PRS1034ViewMarkedAssignment4.pdf

Some of the key aspects of an early years teacher one

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some of the key aspects of an early years teacher one must be a “creative and unique individual which will encourage creativity in their students” (Engelbright Fox , 2015:294). A teacher must help as well as learn their students to find solutions as well as encouraging problem solving. As a creative and a specialist, the teacher must focus on not being stereotypical but acknowledging children in their individual ways, seeing potential in every learner and focusing on creativity. As allowing learners the freedom to be creative is crucial, the teacher should not follow a strict planning strategy but rather allow a planning method which will allow for change or a different direction as initially planned . (ii)Teacher as an observer: Asking questions is a practical example of being an observer. Asking specific questions while observing the child is important because by making an analysis of all the aspects within the child’s artwork, the teacher can realise the deeper intention of the child. In the writings of Engelbright Fox, 2015:295 we learn. That from asking about the specific use of media, the visual elements, why the art piece is presented in that specific manner (some objects bigger than others, unrealistic use of colour), up to how it makes them feel, are all very important as “it helps the teacher engage in meaningful dialogue with the child”. ( iii)Teacher as a responder: There are two ways that adults can respond: verbally, by using your words and nonverbally, by using your body language to respond according to Engelbright. • Art dictation - providing accompanying titles, sentences or labels to the learners art work. Reasons for using art dictation include, deepening your understanding, furthering the relationship, giving undivided attention. • Art dialogue - communicating about the learners art work using the following approaches: - Complimentary: a limited option - Judgemental: it becomes complicated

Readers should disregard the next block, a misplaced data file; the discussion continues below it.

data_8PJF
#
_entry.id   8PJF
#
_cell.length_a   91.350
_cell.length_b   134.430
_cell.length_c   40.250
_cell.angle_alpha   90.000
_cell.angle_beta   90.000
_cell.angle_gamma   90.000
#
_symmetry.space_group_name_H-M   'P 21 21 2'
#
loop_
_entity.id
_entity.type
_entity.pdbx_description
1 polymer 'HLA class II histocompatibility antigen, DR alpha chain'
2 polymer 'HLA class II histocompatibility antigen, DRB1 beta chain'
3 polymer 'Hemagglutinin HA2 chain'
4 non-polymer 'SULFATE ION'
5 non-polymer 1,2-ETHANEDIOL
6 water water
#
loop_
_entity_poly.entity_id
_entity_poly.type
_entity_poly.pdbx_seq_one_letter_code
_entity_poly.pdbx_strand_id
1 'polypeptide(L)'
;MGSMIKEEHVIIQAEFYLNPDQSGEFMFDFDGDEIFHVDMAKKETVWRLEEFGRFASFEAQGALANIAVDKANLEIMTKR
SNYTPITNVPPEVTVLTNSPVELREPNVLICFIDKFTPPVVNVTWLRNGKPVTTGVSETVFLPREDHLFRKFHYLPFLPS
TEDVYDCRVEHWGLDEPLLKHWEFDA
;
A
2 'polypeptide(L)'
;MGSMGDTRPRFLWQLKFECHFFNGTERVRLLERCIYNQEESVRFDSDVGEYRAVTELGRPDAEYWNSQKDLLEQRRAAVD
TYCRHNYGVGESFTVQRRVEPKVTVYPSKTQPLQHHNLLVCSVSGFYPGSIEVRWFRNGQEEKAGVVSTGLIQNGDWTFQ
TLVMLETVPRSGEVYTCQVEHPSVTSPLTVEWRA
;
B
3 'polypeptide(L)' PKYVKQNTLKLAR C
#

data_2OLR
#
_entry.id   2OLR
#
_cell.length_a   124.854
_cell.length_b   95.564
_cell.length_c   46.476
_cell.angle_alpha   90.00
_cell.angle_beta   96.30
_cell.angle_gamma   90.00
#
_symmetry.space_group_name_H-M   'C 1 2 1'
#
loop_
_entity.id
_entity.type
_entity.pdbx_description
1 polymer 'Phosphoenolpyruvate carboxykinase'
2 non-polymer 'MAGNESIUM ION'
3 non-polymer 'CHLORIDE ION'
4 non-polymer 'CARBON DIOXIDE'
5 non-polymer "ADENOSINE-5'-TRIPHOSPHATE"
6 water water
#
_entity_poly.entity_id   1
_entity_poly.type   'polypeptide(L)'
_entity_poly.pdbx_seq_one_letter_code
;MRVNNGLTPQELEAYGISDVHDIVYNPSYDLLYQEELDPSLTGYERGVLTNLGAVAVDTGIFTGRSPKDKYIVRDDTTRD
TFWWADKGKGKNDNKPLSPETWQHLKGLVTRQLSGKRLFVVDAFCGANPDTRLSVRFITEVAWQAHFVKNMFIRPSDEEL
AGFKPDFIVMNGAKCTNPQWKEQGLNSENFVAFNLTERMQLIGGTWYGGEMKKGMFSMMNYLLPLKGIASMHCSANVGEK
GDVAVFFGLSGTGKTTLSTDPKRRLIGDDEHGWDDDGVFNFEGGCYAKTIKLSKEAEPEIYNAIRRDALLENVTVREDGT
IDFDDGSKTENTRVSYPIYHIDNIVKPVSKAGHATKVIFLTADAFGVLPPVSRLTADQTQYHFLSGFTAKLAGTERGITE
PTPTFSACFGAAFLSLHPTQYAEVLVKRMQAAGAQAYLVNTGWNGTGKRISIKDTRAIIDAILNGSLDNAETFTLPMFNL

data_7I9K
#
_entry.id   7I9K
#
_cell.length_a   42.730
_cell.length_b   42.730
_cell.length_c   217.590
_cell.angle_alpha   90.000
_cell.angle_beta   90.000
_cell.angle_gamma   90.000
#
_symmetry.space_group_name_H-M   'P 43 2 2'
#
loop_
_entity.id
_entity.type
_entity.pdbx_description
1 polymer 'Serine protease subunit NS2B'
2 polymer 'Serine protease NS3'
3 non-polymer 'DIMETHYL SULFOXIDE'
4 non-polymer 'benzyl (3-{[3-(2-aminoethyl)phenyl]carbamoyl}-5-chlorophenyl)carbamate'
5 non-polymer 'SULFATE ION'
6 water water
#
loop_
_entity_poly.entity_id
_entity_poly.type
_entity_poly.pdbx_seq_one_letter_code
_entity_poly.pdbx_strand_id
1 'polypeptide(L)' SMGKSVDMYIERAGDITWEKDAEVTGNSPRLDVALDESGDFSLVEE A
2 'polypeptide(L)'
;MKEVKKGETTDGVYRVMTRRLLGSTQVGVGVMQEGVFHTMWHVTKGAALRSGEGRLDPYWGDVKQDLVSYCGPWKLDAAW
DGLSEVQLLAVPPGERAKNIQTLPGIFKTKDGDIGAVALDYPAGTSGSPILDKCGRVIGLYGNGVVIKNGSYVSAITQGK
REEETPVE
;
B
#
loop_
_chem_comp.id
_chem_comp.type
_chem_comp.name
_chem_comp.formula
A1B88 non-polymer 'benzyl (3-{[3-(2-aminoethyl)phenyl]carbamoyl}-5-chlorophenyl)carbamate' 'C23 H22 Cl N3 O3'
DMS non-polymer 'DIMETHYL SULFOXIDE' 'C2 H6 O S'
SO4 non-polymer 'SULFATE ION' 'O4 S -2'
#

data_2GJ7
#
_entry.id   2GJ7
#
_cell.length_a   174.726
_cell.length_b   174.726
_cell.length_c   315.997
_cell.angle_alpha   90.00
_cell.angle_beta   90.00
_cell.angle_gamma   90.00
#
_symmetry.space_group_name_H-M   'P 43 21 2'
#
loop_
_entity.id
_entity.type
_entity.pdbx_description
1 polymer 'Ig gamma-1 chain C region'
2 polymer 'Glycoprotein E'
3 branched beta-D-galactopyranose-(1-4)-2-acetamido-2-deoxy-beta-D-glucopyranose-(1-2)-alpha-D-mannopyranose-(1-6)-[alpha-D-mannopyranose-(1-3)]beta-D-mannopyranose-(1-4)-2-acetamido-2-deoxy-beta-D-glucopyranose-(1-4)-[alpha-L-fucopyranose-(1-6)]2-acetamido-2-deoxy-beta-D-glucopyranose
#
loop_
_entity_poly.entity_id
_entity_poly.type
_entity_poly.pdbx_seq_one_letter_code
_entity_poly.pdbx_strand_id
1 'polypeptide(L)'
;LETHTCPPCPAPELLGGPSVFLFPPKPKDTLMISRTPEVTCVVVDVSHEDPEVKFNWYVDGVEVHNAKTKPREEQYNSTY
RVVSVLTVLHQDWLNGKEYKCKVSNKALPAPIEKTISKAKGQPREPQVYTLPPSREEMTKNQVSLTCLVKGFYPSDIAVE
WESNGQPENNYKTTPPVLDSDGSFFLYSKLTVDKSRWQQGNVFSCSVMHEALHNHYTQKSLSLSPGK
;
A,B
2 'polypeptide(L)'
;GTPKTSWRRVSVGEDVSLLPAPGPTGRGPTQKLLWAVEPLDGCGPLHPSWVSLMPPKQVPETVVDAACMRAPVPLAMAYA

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when trying to make one child’s artwork seem better than the other, without the other child feeling hurt. - Valuing approach: recognising the child’s effort. - Questioning: not all children may answer your questions - Probing: it a less forward approach in which you search for hints. - Correcting: giving feedback to better the children’s art work.
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